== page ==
The Georgia Department of Transportation has offered a $3.1 million early-completion bonus to the contractor replacing a collapsed section of Interstate 85 through Atlanta, according to the Atlanta Business Chronicle.
Contractor C.W. Matthews will receive a $1.5 million bonus if the bridge is finished by May 25 and $2 million if completed by May 21. C.W. Matthews would also receive a $200,000 per day payoff if the I-85 replacement is completed before May 21 — reaching a max of $3.1 million.
The 350-foot section of I-85 collapsed March 30 after construction materials stored below the bridge caught fire. Construction is already on a tight 10-week schedule.
Just a week after the bridge collapse, GDOT announced that it was fast-tracking the replacement schedule to 10 weeks after initial estimates had construction potentially lasting for several months.
The much-used Southeast artery sees traffic of 400,000 vehicles per day and is vital to the region. Atlanta commuters have struggled to find alternative routes since the fire that damaged the section, and the city's mass transit capabilities, or lack thereof, were the target of significant criticism as the international spotlight focused on Atlanta's commuter chaos in the days after the collapse.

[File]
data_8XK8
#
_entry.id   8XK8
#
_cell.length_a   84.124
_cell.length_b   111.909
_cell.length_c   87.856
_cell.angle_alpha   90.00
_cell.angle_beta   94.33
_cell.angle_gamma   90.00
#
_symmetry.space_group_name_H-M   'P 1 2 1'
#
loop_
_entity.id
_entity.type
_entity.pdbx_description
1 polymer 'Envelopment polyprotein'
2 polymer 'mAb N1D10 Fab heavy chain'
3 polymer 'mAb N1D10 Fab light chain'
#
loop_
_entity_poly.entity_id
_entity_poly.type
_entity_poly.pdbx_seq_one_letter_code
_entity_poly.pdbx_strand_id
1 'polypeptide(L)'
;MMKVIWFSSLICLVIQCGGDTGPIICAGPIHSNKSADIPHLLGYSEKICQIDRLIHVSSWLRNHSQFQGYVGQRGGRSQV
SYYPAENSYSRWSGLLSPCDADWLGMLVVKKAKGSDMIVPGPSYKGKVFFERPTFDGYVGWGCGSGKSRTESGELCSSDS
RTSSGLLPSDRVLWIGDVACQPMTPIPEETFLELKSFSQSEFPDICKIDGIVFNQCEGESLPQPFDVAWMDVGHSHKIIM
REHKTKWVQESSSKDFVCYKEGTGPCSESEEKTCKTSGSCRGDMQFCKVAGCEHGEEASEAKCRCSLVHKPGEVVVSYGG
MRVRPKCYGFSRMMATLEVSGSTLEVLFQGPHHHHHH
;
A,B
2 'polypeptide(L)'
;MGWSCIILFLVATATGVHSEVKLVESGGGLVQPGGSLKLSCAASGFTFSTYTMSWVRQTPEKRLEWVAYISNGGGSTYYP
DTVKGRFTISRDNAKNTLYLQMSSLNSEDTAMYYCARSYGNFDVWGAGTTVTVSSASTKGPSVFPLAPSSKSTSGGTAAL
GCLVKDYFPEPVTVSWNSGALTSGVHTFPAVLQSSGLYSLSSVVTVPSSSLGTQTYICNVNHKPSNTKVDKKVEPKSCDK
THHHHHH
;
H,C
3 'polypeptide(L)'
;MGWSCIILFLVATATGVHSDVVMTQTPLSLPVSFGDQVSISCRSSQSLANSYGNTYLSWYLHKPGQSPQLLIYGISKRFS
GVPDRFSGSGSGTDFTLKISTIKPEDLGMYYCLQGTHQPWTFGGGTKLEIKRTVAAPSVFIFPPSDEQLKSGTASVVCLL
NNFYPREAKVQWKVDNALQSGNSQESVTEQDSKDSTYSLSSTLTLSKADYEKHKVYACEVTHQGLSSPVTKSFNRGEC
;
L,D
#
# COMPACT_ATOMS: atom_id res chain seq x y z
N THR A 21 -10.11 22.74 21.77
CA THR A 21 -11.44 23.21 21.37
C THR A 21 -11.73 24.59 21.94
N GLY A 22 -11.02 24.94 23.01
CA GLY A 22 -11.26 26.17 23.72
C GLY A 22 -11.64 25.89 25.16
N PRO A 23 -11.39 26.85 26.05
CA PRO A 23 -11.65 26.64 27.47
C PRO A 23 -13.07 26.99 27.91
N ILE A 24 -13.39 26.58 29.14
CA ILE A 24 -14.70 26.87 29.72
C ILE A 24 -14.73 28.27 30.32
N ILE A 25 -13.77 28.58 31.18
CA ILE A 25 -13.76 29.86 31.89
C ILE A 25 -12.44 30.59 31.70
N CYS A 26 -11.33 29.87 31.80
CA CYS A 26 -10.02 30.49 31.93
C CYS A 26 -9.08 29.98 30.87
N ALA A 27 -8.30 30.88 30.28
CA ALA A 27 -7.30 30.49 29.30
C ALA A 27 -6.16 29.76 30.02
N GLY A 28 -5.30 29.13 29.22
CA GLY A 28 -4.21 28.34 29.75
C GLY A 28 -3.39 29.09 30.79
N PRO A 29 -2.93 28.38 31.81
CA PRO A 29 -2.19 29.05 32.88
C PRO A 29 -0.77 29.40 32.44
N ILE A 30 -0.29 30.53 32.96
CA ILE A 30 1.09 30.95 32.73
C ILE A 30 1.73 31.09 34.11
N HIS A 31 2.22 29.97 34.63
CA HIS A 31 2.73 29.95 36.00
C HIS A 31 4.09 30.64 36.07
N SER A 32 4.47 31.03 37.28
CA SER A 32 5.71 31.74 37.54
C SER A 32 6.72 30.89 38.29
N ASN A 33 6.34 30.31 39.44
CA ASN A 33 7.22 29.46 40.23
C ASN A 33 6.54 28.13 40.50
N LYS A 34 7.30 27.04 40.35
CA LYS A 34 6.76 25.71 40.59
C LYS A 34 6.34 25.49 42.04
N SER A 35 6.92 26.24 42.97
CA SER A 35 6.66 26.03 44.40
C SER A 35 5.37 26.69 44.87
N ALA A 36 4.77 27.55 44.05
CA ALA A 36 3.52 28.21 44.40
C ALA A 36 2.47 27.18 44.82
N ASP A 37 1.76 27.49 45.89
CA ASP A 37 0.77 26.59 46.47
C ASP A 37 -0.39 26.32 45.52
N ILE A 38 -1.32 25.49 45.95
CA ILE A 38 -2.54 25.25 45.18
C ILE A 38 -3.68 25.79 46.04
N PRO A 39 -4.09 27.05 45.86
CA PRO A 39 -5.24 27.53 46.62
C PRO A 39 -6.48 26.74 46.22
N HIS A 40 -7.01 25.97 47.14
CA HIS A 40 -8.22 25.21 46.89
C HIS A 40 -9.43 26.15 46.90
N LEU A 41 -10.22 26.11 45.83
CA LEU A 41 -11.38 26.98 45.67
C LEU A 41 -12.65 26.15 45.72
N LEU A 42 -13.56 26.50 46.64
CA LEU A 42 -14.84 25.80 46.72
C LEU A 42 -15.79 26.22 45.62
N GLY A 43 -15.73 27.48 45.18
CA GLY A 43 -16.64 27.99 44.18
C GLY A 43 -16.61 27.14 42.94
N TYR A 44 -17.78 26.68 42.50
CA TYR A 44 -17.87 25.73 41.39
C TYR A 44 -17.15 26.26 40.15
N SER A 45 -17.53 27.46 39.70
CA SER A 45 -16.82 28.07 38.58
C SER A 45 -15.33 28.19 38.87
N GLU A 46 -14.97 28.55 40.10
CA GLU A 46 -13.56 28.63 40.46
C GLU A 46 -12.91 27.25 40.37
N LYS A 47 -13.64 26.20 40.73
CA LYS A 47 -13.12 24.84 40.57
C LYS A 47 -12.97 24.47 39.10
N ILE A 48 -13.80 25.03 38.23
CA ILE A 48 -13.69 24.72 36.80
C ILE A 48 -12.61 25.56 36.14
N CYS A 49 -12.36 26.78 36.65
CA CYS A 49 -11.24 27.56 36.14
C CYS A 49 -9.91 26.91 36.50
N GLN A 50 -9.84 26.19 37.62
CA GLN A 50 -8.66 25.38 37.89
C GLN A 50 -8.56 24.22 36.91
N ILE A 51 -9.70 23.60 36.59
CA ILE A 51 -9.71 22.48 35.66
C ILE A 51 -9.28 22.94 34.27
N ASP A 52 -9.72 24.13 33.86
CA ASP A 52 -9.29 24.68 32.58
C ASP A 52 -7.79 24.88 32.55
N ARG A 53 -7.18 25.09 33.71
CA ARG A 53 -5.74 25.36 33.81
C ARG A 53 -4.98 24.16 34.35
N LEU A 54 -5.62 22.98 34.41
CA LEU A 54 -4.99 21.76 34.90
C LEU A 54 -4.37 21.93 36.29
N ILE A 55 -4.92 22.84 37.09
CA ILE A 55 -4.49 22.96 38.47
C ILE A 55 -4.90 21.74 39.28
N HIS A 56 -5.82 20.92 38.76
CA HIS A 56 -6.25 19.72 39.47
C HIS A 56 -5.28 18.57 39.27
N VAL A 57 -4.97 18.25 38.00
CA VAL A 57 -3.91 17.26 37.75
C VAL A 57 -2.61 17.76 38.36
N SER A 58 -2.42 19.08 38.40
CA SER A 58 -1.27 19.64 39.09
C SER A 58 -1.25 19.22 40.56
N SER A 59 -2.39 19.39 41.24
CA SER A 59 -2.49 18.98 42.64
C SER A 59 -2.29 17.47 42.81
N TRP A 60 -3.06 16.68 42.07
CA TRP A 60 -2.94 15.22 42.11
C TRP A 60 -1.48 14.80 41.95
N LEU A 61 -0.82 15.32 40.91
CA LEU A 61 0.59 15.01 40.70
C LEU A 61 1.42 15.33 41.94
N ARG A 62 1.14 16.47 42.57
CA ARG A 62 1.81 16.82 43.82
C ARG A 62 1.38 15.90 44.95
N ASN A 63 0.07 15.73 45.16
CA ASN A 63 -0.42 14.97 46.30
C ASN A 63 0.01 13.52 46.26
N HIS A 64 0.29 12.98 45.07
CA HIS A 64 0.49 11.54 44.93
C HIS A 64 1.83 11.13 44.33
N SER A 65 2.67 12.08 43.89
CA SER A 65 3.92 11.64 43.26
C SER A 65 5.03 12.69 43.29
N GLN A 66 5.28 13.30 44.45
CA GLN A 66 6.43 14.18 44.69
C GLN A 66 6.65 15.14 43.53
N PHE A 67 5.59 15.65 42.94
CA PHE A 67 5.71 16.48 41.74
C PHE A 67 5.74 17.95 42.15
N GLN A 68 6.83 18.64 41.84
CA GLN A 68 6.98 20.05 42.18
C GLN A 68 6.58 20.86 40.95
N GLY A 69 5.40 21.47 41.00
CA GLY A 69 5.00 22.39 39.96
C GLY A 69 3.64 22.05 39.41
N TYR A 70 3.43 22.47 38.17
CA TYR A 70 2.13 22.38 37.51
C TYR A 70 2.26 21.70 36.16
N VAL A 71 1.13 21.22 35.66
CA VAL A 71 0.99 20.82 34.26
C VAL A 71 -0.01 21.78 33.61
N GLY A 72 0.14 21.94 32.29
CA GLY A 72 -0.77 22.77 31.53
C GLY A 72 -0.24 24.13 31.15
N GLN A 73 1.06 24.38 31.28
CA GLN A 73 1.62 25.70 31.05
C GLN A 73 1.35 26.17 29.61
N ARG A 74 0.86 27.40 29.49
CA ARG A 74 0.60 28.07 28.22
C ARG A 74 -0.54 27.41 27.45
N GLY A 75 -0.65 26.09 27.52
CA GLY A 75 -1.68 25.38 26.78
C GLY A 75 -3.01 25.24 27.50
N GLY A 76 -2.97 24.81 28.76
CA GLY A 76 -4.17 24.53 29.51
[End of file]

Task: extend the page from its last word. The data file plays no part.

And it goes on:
With the pressure on, GDOT and state officials set an example of how fast infrastructure projects can get done when all parties are forced to collaborate. This all-hands-on-deck, fast-tracked project management style is similar to what members of President Donald Trump's infrastructure task force have suggested for the administration's proposed $1 trillion plan to repair and upgrade the nation's highways, bridges, ports and other public assets.
A leader of the task force, billionaire Richard LeFrak, suggested modeling their approach to infrastructure after bankruptcy court arbitration, in which one person makes the big project permitting decisions instead of an assortment of agencies. Infighting over environmental and other issues can drag out the permitting process to as long as 10 years.
Trump emphasized the importance of expediting his infrastructure plan to a group of CEOs at a White House meeting earlier this month. Although light on details, he said he plans to cut project red tape and vowed to only support projects that could get underway within 90 days.